According To A New Study, Our Oxygen-Rich Atmosphere May Only Last Another Billion Years

According To A New Study, Our Oxygen-Rich Atmosphere May Only Last Another Billion Years

The Earth's present atmosphere consists of 78% nitrogen, 21% oxygen, 0.9% argon, and 0.1% other gases, including carbon dioxide, methane, water vapor, and neon. Earth has not always had such a high percentage of oxygen in its atmosphere. For the first two billion years of Earth, there was no oxygen in the atmosphere.

Today, oxygen is about 21 percent of the Earth's atmosphere. Its oxygen-rich nature is ideal for large and complex organisms, such as humans, that require Oxygen gas to survive. But Earth will not be able to sustain life forever. According to a new study in Nature Geoscience, our oxygen-rich atmosphere may only last another billion years.

The research was conducted by Kazumi Ozaki of the University of Tokyo and by Chris Reinhard of Georgia Tech. They modeled Earth's climatic, biological and geological systems to predict future atmospheric conditions on Earth.

According to the study, As our Sun ages, it is becoming more luminous, which means that more solar energy will be received in the future Earth. This increased energy will affect the planet's surface and atmosphere so much that the warmer atmosphere will break down carbon dioxide.

The levels of carbon dioxide will become so low that plants, which release oxygen through photosynthesis, will not survive — in the end, according to Reinhard, microbial life will survive on the planet. In contrast, terrestrial and aquatic life will soon disappear in the absence of oxygen.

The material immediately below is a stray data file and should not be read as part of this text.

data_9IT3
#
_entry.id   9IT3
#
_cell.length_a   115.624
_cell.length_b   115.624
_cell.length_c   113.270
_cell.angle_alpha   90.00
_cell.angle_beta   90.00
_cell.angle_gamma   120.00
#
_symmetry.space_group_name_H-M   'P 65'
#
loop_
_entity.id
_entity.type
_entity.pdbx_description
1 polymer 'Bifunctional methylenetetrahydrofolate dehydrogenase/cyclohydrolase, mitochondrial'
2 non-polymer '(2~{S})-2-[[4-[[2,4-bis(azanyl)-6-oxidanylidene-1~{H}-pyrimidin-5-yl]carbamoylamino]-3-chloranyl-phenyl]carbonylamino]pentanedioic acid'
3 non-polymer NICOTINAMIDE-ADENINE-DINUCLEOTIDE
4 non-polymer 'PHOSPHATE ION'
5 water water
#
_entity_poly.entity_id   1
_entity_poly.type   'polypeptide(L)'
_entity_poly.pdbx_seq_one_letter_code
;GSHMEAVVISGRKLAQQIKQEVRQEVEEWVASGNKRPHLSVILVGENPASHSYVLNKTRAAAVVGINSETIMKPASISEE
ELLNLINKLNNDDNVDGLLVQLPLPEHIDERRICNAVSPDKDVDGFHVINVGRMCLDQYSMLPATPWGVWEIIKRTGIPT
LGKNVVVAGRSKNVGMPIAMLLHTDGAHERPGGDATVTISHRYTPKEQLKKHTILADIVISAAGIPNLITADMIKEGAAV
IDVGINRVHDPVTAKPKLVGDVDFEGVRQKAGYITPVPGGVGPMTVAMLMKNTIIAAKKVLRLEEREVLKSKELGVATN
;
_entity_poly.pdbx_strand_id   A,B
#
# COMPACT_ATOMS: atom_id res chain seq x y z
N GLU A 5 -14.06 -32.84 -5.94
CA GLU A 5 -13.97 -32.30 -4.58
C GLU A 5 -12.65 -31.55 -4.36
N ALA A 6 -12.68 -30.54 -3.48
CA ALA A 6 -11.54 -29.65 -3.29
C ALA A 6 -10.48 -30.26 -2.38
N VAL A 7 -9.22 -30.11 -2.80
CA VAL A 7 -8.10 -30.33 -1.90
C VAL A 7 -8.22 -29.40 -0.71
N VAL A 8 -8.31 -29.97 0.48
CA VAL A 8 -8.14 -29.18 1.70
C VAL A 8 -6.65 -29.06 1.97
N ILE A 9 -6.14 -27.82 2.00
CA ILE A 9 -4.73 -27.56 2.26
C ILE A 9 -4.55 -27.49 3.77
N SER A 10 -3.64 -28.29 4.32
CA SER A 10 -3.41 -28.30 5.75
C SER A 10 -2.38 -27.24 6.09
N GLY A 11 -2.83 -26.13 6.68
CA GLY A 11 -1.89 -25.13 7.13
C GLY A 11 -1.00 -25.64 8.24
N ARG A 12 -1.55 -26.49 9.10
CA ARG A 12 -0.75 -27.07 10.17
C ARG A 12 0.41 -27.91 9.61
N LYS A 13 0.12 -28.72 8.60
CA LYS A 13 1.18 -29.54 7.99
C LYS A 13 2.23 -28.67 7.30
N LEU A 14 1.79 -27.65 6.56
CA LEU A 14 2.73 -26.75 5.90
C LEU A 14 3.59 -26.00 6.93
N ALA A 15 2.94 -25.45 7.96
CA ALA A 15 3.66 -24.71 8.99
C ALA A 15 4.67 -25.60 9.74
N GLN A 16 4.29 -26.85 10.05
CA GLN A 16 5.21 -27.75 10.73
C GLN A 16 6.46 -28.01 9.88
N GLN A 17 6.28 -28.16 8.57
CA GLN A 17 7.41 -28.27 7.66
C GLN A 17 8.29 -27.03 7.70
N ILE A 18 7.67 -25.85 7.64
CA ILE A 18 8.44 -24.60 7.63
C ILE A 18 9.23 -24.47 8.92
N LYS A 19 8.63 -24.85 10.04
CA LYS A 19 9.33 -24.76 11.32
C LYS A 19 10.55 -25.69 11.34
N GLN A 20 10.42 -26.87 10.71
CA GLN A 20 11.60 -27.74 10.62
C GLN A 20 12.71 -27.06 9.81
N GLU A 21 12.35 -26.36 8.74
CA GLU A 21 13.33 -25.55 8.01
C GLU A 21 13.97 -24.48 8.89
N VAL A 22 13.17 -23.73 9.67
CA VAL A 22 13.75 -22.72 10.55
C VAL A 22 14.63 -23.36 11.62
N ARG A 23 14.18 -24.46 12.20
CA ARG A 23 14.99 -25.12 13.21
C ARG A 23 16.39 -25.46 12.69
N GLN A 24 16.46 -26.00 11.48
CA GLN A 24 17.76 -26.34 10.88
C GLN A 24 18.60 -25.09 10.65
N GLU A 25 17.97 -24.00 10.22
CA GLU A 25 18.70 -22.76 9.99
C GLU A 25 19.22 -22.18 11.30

So, when plants die from a lack of carbon dioxide, not only will there be a loss in the food chain, but, most importantly, a loss in the air they produce and the air we breathe.

Once changes in Earth's atmosphere begin to occur, they will progress quickly: the research team's calculations suggest that it could take 10,000 years for oxygen levels to fall to a millionth of what it is now.

Researchers also estimate that there will be a coinciding increase in methane to levels as high as 10,000 times the amount in the atmosphere today.

The research was conducted as part of the NASA project on planet habitability, and predictions have implications for searching for life on other planets. Oxygen-containing biosignatures are commonly used to identify habitable planets.

The presence of oxygen is an important factor in determining whether life on a planet may exist. As we see with Earth, however, a planet with no oxygen signature may support life in the future or the past.

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